August 21, 2013 by jenniebean10
I miss the time I spent living in France. Boulangeries in Paris are like Starbucks in NYC, in that you can find at least 6 on any given block. Artisanal boulangeries, where they bake the bread on the premises, are magical. When I lived in Paris this past spring, there was a great bakery that was open even after I got off work late (usually until 19h!!), and I would often pop in to pick up a baguette or some pain de cereales for a goûter (snack). Amazing fresh bread is reasonably priced at only about 1,20€ or less, and it’s easily accessible, so there’s really no need to bake your own bread in France. After all, these boulangers all stay in business for a reason, right? David Lebovitz is a foodie and expert and has this great post about how to find a good baguette in Paris.
Most of you folks reading my blog do NOT, in fact, live in Paris. Maybe you’re like me, and you’re picky about your bread. Maybe you don’t like the fact that loaves of fresh bread cost upwards of $3 a pop. Maybe you’d prefer not to drive 10 miles away for some expensive but delicious bread every week. Maybe you are lazy (it’s okay, I’m lazy, too) and you can’t even fathom making your own bread. Is the only type of “bread” you make quickbread? Does the thought of baking loaves of bread without the aid of a bread machine or stand mixer make you quiver in your boots? STOP IT! STOP QUIVERING! RIGHT NOW!! Calm your nerves and make some bread. This is so easy.
I’m getting more and more confident with baking true bready goods. Soft pretzels (recipe coming soon!), pita bread, challah, and now these loaves. I don’t have a stand mixer. My little hands aren’t very strong. Kneading can be more tiring than boxing tracks at Combat. But bread is still doable! Especially when you don’t have to knead it or use any special tools. Apparently I’m slow to get on the no-knead bread train, and these recipes have been popular for quite some time. This is a recipe my mom found while reading The Kitchen Counter Cooking School by Kathleen Flinn, and shared with me. She highly recommends the book, by the way. It’s on my list of things to read. Thanks, mom!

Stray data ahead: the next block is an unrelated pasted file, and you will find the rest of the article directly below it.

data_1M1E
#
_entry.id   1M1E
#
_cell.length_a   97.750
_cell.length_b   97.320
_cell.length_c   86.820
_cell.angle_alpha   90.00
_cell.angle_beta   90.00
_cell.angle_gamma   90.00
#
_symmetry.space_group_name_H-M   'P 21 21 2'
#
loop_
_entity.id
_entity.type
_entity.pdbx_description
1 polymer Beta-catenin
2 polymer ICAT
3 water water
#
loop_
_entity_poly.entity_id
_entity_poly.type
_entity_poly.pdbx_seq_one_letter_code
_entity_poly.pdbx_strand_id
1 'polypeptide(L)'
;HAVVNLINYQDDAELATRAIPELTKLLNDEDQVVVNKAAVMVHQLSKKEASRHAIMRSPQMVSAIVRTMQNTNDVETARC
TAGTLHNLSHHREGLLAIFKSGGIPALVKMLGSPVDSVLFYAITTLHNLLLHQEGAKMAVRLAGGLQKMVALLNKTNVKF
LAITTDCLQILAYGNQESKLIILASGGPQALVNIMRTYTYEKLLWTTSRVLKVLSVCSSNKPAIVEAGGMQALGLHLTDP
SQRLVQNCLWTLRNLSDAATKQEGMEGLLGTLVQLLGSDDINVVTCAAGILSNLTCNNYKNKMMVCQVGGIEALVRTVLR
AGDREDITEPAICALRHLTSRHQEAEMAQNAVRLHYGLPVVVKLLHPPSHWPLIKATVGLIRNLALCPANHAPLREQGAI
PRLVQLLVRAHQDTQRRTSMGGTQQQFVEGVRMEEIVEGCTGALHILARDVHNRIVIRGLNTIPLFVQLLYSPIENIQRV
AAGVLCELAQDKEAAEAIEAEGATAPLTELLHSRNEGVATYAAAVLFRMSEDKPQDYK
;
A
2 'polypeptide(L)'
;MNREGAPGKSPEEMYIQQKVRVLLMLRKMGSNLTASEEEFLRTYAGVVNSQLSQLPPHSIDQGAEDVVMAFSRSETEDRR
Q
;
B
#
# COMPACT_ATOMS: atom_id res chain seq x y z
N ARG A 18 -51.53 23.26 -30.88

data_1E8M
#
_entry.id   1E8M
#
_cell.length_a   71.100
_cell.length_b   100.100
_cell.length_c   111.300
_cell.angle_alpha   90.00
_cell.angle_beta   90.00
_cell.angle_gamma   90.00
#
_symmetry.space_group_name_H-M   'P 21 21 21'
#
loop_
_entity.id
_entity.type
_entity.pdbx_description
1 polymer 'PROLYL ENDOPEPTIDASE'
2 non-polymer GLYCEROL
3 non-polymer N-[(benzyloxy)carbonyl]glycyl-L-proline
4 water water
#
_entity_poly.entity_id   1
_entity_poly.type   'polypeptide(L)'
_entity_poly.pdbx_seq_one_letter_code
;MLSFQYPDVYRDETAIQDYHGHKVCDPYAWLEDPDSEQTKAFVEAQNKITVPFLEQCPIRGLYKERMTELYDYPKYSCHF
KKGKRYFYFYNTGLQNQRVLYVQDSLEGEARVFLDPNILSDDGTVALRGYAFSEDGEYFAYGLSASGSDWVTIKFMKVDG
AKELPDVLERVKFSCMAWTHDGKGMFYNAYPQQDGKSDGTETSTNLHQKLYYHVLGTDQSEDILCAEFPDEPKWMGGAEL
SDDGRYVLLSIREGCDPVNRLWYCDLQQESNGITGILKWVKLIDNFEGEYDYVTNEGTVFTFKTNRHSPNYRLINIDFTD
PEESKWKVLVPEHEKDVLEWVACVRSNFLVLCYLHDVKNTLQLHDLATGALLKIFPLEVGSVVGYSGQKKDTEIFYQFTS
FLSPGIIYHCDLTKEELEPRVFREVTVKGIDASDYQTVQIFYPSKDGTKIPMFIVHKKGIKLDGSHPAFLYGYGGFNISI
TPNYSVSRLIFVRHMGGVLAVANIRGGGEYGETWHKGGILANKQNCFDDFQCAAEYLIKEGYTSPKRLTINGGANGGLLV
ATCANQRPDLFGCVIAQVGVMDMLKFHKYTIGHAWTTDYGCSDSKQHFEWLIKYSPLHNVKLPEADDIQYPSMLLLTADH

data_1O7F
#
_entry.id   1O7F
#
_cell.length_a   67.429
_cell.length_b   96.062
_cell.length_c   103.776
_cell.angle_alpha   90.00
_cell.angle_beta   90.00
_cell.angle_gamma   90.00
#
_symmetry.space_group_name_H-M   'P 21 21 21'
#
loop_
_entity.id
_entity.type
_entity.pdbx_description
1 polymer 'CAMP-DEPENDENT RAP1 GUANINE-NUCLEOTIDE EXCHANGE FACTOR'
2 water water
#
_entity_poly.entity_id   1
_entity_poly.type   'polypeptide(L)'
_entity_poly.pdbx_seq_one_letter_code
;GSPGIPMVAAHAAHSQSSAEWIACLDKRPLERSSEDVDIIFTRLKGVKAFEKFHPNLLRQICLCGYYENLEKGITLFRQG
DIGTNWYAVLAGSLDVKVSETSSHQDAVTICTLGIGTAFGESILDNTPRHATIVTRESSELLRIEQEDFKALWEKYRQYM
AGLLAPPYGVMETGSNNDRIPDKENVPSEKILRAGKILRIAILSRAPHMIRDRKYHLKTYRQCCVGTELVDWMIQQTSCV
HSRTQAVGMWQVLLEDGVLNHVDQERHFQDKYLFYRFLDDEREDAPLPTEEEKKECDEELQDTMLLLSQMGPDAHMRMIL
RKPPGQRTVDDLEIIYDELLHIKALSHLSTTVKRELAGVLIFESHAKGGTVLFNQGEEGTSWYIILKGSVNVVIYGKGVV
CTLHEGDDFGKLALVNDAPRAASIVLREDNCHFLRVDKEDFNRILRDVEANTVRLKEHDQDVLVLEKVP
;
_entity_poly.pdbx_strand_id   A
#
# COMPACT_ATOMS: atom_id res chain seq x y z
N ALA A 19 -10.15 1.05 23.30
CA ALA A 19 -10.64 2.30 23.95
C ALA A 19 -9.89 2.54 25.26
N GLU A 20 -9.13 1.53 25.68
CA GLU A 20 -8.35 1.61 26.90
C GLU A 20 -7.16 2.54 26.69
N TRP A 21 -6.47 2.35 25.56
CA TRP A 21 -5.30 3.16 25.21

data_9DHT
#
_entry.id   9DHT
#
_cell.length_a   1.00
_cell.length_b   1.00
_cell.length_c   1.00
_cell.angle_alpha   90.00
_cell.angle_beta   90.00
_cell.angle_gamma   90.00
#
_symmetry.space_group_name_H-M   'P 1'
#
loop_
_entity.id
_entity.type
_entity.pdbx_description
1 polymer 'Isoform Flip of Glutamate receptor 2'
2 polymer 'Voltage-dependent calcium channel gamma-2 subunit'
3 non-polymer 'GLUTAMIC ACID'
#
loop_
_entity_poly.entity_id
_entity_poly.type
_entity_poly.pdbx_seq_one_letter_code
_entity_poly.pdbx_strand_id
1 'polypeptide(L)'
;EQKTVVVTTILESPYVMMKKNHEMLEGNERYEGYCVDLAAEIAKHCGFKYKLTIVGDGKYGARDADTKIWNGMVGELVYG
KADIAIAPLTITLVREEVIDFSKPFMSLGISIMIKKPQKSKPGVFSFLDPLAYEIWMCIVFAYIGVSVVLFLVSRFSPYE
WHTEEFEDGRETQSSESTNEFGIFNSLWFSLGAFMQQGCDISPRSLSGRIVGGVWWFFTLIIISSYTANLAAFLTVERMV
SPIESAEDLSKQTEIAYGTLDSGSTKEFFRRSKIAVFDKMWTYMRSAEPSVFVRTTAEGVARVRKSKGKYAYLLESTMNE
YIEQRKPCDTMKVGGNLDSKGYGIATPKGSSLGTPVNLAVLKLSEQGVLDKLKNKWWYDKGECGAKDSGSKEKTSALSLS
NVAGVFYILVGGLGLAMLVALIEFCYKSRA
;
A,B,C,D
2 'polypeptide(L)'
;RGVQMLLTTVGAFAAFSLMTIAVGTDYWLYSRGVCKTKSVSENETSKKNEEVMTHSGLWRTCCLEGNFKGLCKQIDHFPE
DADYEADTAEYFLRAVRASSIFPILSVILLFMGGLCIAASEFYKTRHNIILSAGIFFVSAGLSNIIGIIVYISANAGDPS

In terms of tools, you just need a mixing bowl, a wooden spoon, a pan with water, and a baking sheet. If you are a lucky duck and have a pizza stone, use it! If you have a spray bottle and like a good crust on your bread, grab that, too. You can spray some water on your bread throughout the baking process so that the crust gets nice and golden and crispy.
The thing I hate most about breads is that yeast is finicky. When recipes tell me to simply dump the yeast in my dry ingredients and add warm water later, I don’t trust myself to get the temperature of the water just right. This is the reason my bagels have always failed, and I haven’t retried them yet. I changed this recipe by proofing my yeast first to avoid this problem. If you’re gutsy or experienced with making bread, then by all means, do it your way and skip the proofing part. Here’s the recipe for the no-knead bread, which I adapted slightly, and halved since it was an experiment.
Yield: four 1-lb loaves
6 c. unsifted, unbleached flour (AP, whole wheat, or bread flour will all work fine)
3 c. lukewarm water
1 1/2 t. yeast
1/2 T. salt
dried herbs, optional
Proof your yeast! Sprinkle yeast over warm water, add a pinch of sugar and stir gently. Allow yeast and warm water to rest, foam and froth for about 5 minutes. If yeast does not foam and froth after 5 minutes, chuck it and start over again with new yeast. Pour yeasty water into a large mixing bowl. Add the flour, salt, and herbs (you could probably knead these in afterwards if you want different flavored loaves) all at once. Stir with a wooden spoon until dough is sticky and flour is fully incorporated. Cover bowl with a damp kitchen towel and let rest at room temperature for 2 hours. (If you’re not using the dough immediately, you can refrigerate it, either in a reusable container or covered with plastic wrap, for up to two weeks.)
Lightly dust a large cutting board with cornmeal. Dust your hands with flour. Tear a handful of dough off, about the size of a grapefruit. Sprinkle flour on the dough’s surface, then gently rub the dough with flour while stretching the top, pulling the sides around to the bottom so that the top of your loaf is smooth. Place on the cutting board and let sit for 30-90 minutes. About 20 minutes before baking, preheat the oven to 450°F and place a rack at the bottom and one in the center. Place a metal baking pan with a few inches of water on the bottom rack. (This will keep the oven steamy and help you get a nice crust on the bread.) If you’re using a pizza stone, put it in the oven now to heat up.
Move the loaves to a baking sheet (or place on your pizza stone), dust liberally with flour, and use a sharp knife to slash with 3 lines or make an X across the top of each loaf. Place in the oven and bake for 30 minutes, until crust is golden brown and loaves feel light and hollow. Cool to room temperature (if you can stand it!).
Keep remaining dough in the fridge and use as desired.